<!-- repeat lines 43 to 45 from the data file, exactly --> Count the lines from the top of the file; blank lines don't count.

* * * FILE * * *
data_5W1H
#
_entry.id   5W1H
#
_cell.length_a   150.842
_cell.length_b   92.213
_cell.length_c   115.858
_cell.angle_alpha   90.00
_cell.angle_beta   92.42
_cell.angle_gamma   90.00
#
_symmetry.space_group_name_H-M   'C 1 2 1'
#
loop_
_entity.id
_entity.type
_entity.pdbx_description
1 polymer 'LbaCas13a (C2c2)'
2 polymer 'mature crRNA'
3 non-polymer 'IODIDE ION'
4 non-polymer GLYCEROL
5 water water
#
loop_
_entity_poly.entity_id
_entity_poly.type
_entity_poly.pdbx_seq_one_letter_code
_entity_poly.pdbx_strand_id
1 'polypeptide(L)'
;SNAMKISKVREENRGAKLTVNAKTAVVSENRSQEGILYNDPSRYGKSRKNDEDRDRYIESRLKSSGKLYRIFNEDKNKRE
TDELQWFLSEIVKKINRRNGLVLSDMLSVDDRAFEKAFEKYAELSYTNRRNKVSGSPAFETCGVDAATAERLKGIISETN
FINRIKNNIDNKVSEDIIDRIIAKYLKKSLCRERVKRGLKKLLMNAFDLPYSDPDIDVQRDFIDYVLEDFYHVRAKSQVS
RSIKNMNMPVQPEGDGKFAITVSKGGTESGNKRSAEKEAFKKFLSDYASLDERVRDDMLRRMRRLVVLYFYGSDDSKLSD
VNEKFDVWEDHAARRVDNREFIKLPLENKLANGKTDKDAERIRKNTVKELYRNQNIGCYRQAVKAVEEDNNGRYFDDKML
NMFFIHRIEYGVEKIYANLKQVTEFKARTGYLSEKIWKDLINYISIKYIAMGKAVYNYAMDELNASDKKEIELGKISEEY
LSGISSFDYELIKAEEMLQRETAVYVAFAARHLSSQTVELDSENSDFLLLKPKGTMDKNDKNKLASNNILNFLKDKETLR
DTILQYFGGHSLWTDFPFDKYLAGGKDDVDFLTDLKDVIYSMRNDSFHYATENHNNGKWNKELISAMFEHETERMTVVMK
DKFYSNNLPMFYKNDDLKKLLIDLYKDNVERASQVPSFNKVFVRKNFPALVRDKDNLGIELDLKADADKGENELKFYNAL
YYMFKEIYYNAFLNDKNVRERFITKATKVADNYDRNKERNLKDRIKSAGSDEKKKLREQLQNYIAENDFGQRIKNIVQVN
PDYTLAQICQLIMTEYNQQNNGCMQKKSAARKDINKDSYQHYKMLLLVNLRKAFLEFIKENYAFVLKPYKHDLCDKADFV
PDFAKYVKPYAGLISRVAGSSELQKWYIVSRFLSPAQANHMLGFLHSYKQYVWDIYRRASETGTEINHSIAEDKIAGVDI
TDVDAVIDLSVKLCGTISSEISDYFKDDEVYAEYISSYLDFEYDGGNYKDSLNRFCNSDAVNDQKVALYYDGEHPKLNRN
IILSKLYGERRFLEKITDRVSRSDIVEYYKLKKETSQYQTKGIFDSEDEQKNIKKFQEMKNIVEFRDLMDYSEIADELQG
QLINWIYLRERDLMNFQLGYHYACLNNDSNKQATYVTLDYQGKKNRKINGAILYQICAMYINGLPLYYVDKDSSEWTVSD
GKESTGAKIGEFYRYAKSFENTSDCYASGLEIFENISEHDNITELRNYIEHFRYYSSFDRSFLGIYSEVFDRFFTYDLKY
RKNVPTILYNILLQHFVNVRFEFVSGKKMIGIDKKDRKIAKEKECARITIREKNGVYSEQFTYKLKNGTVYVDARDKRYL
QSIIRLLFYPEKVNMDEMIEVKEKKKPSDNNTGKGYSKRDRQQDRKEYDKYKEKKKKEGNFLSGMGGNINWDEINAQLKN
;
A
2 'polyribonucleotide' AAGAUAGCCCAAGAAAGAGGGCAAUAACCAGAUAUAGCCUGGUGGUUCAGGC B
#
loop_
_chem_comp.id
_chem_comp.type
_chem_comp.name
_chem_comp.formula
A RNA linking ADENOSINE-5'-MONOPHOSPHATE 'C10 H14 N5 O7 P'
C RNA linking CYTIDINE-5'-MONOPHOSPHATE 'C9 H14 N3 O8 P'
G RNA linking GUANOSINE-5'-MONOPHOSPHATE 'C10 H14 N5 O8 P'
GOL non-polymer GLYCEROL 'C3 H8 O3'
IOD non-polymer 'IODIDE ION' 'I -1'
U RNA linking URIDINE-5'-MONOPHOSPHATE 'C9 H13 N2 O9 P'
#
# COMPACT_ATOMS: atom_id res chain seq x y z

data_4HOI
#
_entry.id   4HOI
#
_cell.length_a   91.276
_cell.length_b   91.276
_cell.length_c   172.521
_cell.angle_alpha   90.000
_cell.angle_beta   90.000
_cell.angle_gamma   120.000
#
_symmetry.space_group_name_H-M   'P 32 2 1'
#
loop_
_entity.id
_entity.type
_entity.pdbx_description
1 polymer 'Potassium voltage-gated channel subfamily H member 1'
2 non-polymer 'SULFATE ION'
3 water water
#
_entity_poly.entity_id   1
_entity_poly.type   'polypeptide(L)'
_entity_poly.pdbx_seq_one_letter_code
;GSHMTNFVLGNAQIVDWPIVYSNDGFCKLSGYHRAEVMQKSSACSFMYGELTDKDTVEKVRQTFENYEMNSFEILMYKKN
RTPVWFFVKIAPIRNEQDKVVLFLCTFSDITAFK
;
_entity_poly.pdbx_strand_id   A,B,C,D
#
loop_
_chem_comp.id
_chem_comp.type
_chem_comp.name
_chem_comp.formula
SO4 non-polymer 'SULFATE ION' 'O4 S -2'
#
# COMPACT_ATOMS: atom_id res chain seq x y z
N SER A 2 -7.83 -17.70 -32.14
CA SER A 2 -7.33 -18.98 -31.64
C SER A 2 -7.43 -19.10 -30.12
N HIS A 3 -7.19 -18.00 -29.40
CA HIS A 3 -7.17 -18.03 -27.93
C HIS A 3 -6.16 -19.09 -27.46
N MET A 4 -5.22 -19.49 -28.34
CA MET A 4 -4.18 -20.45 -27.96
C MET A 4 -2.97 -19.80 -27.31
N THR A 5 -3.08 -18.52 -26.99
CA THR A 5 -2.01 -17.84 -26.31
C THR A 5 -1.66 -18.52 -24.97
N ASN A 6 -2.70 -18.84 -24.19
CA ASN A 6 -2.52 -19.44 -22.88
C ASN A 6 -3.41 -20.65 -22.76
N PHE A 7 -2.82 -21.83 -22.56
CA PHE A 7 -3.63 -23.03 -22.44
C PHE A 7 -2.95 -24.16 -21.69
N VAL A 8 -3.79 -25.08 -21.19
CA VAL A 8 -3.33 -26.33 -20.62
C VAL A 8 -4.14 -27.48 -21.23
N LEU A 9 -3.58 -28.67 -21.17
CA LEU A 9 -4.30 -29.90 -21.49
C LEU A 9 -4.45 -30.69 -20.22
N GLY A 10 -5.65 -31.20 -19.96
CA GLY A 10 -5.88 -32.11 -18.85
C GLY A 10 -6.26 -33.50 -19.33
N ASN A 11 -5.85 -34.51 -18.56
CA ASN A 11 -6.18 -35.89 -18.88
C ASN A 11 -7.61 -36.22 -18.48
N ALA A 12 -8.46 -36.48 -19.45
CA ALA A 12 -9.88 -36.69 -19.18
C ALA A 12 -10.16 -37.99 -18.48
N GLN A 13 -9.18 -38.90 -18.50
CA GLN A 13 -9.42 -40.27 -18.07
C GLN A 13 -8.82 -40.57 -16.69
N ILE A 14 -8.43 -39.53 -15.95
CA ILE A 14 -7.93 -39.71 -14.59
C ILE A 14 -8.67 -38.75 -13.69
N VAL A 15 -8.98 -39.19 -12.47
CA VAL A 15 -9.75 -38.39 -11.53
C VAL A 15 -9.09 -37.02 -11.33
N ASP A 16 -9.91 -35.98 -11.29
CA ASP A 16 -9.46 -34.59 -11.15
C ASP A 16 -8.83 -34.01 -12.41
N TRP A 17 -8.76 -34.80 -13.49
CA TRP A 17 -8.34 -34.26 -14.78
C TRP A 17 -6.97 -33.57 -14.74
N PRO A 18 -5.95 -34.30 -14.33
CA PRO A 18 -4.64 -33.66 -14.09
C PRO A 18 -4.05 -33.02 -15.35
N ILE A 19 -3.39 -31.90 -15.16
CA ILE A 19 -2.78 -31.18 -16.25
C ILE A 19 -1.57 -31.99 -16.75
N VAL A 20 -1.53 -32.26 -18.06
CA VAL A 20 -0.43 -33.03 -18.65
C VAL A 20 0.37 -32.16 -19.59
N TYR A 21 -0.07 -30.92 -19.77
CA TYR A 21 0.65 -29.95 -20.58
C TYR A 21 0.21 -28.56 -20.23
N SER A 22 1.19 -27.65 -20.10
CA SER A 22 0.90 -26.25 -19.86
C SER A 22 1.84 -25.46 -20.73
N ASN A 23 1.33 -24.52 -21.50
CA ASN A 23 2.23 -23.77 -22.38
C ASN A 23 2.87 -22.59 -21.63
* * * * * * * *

IILSKLYGERRFLEKITDRVSRSDIVEYYKLKKETSQYQTKGIFDSEDEQKNIKKFQEMKNIVEFRDLMDYSEIADELQG
QLINWIYLRERDLMNFQLGYHYACLNNDSNKQATYVTLDYQGKKNRKINGAILYQICAMYINGLPLYYVDKDSSEWTVSD
GKESTGAKIGEFYRYAKSFENTSDCYASGLEIFENISEHDNITELRNYIEHFRYYSSFDRSFLGIYSEVFDRFFTYDLKY